• Tuesday, January 31, 2023

News

Gardiner defends ‘tough questioning’ of Boulton

By: DrewMcLachlan

By Drew McLachlan

Labour MP and shadow minister for international trade Barry Gardiner has spoken about the growing importance of social media during elections, following his appearance on Sky News last week that quickly went viral.

In an interview with Adam Boulton on the All Out Politics show, the Brent North MP opened his own line of questioning against the presenter.

Boulton’s preceding guest was the Conservative former secretary of state for work and pensions Iain Duncan Smith.

“Adam, why did you let him off the hook?” Gardiner asked the presenter immediately after being introduced, adding that Boulton gave him an “easy ride” on the Tories’ missed immigration targets.

Speaking to Eastern Eye later, Gardiner recalled his initial reaction to Boulton’s interview with Duncan Smith.

He said: “It was all fireside chat approach and I thought it was wrong; so I said so.

“I wasn’t trying to send specific message, I was just angry at the way in which he was giving the government such an easy ride. I know what it’s like to be on the receiving end of tough questioning, and that was not tough questioning.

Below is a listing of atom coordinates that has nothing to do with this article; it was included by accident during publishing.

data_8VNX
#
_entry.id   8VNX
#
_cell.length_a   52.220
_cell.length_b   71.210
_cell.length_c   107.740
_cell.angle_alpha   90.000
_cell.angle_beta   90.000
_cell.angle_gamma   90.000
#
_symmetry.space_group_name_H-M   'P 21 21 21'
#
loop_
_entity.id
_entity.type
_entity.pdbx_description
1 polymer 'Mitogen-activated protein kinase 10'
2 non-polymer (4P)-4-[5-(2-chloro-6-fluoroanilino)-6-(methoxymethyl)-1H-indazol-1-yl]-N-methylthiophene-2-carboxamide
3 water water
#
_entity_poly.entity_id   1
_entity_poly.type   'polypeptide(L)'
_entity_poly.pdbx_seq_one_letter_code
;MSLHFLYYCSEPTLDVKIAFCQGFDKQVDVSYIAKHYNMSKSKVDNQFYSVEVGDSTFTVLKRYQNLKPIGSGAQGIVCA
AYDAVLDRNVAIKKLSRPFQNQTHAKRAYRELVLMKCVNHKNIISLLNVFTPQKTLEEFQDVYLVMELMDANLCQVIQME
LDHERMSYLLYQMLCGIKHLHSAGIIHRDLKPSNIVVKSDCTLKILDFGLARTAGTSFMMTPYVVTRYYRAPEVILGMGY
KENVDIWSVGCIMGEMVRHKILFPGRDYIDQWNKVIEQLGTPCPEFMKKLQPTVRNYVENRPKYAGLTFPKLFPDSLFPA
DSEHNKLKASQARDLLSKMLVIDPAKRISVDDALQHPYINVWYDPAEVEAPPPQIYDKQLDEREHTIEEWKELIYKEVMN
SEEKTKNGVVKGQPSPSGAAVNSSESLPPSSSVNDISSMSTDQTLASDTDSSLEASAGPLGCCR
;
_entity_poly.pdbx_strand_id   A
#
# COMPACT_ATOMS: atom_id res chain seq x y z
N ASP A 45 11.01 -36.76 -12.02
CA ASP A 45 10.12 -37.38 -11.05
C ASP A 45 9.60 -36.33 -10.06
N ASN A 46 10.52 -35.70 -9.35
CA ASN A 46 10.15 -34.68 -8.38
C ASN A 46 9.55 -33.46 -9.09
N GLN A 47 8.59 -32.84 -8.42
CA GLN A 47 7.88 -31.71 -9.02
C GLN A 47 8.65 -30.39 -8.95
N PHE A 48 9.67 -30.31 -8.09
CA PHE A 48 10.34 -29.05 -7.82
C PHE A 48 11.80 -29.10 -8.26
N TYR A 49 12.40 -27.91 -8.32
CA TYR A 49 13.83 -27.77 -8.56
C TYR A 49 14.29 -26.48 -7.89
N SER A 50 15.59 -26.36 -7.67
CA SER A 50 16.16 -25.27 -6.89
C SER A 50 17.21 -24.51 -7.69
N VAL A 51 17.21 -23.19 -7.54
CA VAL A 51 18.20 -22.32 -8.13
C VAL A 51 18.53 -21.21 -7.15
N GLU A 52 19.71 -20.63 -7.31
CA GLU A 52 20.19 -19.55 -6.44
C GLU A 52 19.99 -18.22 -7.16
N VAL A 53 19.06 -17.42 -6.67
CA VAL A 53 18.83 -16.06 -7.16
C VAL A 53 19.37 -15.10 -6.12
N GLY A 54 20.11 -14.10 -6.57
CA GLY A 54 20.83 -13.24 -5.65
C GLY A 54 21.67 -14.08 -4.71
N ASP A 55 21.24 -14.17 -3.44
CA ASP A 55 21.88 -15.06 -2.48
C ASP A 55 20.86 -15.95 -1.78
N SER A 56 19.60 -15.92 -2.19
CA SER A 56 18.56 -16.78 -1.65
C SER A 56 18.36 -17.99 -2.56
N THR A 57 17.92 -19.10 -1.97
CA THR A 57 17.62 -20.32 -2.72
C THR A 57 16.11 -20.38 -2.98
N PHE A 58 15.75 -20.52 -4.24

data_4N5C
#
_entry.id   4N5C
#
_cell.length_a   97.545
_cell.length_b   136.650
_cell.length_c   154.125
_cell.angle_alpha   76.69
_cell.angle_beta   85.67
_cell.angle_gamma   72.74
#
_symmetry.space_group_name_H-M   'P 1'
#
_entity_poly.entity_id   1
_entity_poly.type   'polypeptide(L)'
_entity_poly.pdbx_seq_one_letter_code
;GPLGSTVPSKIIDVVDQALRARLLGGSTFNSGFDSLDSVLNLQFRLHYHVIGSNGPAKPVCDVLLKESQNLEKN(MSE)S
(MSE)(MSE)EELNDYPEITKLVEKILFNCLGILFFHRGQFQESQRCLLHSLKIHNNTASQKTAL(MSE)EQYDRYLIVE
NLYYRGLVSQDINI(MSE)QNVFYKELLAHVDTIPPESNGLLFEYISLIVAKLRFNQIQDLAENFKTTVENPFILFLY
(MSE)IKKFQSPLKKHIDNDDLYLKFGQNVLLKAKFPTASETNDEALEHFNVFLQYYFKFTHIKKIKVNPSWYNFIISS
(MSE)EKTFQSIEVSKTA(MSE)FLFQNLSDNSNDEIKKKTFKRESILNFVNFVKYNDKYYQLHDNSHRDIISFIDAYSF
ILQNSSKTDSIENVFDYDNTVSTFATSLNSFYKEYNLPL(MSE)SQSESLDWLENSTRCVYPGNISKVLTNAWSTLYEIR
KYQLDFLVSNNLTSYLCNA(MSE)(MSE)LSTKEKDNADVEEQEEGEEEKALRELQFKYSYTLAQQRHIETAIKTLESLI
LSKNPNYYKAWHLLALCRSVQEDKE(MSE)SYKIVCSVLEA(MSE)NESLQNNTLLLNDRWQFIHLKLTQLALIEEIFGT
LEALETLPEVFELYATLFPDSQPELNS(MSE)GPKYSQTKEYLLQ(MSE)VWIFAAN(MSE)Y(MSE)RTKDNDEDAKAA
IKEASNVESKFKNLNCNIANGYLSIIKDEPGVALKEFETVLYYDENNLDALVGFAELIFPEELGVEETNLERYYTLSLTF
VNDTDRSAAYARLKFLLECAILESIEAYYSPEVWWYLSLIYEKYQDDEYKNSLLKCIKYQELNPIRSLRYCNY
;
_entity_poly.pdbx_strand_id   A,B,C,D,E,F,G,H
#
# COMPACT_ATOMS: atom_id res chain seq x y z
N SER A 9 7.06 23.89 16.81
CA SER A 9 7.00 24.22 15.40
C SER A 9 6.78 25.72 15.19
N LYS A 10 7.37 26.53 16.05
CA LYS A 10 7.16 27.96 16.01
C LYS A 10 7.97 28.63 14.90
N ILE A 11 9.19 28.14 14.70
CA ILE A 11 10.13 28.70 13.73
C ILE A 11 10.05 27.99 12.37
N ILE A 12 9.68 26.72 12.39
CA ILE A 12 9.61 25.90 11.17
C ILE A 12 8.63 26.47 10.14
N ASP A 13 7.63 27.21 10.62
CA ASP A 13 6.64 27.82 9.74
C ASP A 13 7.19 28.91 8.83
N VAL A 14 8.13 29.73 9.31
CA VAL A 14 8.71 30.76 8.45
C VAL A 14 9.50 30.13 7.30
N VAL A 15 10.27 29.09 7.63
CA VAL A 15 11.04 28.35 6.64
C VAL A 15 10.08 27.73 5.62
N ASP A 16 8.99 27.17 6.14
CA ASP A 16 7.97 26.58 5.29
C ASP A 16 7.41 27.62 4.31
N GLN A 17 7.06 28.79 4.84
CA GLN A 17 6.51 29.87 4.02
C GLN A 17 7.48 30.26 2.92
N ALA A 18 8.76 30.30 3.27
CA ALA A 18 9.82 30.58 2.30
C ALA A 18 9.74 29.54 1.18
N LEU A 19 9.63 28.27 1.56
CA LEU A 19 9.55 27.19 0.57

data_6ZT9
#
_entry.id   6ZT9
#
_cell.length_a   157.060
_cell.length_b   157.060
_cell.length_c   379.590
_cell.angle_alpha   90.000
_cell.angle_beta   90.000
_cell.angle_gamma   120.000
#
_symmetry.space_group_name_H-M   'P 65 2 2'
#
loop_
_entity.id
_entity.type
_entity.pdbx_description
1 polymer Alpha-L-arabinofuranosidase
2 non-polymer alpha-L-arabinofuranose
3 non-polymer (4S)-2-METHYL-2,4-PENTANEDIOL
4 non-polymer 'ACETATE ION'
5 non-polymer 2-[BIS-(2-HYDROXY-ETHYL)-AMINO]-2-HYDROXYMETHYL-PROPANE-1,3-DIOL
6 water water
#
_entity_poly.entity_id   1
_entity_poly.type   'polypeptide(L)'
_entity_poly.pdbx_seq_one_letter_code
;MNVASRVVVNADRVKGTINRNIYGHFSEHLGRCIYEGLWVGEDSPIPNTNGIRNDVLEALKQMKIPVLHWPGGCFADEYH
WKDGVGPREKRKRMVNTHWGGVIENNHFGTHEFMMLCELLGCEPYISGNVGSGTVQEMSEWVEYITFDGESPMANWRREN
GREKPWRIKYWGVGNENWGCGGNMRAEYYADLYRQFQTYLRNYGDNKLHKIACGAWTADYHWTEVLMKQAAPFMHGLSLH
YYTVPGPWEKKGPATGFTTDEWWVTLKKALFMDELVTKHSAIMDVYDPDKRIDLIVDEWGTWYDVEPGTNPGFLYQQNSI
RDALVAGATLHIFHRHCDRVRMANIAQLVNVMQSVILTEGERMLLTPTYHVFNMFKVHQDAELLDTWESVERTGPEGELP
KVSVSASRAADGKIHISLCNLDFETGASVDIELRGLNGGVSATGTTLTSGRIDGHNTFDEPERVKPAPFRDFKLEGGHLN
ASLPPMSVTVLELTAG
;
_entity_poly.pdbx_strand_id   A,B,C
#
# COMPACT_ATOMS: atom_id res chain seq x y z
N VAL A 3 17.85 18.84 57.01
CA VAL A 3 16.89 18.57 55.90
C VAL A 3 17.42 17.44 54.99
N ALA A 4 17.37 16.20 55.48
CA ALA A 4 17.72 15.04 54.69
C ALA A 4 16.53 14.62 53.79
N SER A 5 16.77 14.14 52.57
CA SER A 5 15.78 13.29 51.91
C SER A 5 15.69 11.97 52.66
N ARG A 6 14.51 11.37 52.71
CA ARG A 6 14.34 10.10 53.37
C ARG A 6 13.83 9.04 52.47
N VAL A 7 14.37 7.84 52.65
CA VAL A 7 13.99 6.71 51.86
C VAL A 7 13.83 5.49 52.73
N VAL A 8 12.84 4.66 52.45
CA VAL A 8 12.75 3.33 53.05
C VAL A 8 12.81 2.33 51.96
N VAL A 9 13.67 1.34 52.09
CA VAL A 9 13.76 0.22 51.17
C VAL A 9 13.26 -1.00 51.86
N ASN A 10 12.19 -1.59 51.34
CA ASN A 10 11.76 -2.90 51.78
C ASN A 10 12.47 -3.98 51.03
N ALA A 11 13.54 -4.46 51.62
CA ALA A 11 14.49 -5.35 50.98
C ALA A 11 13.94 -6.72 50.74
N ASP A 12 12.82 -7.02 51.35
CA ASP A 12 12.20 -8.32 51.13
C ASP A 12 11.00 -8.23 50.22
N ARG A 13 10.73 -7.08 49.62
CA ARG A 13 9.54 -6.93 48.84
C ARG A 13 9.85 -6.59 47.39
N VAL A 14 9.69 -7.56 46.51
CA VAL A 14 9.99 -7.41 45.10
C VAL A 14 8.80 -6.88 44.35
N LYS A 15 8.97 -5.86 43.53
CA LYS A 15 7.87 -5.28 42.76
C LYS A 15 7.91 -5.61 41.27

“Yet (lowering immigration numbers) had been a key manifesto pledge of theirs.

“I just thought: ‘If this were the Labour Party who had given a pledge like that, and was now jettisoning it, and saying we are now not going to bother with any target whatsoever, we would be taken to task for our failure and for now seeming to not think important something we had previously made a manifesto commitment.’ And he did none of that.”

The interview was posted on Twitter by Labour campaigner Eoin Clarke and has since been retweeted over 4,000 times and garnered praise from Labour supporters and others who agree with Gardiner that Smith was “let off the hook”.

Gardiner told Eastern Eye that he would like to see a greater focus on social media from Labour MPs, noting the influence it has had on other elections overseas.

He said: “The essential thing is to be accessible on the doorstep, going round, seeing voters, talking to them face to face, but of course you can’t meet all 82,000 electors in a seven-week period. Therefore, social media is really important in being able to get that access in a way that, particularly younger people, find second nature.”

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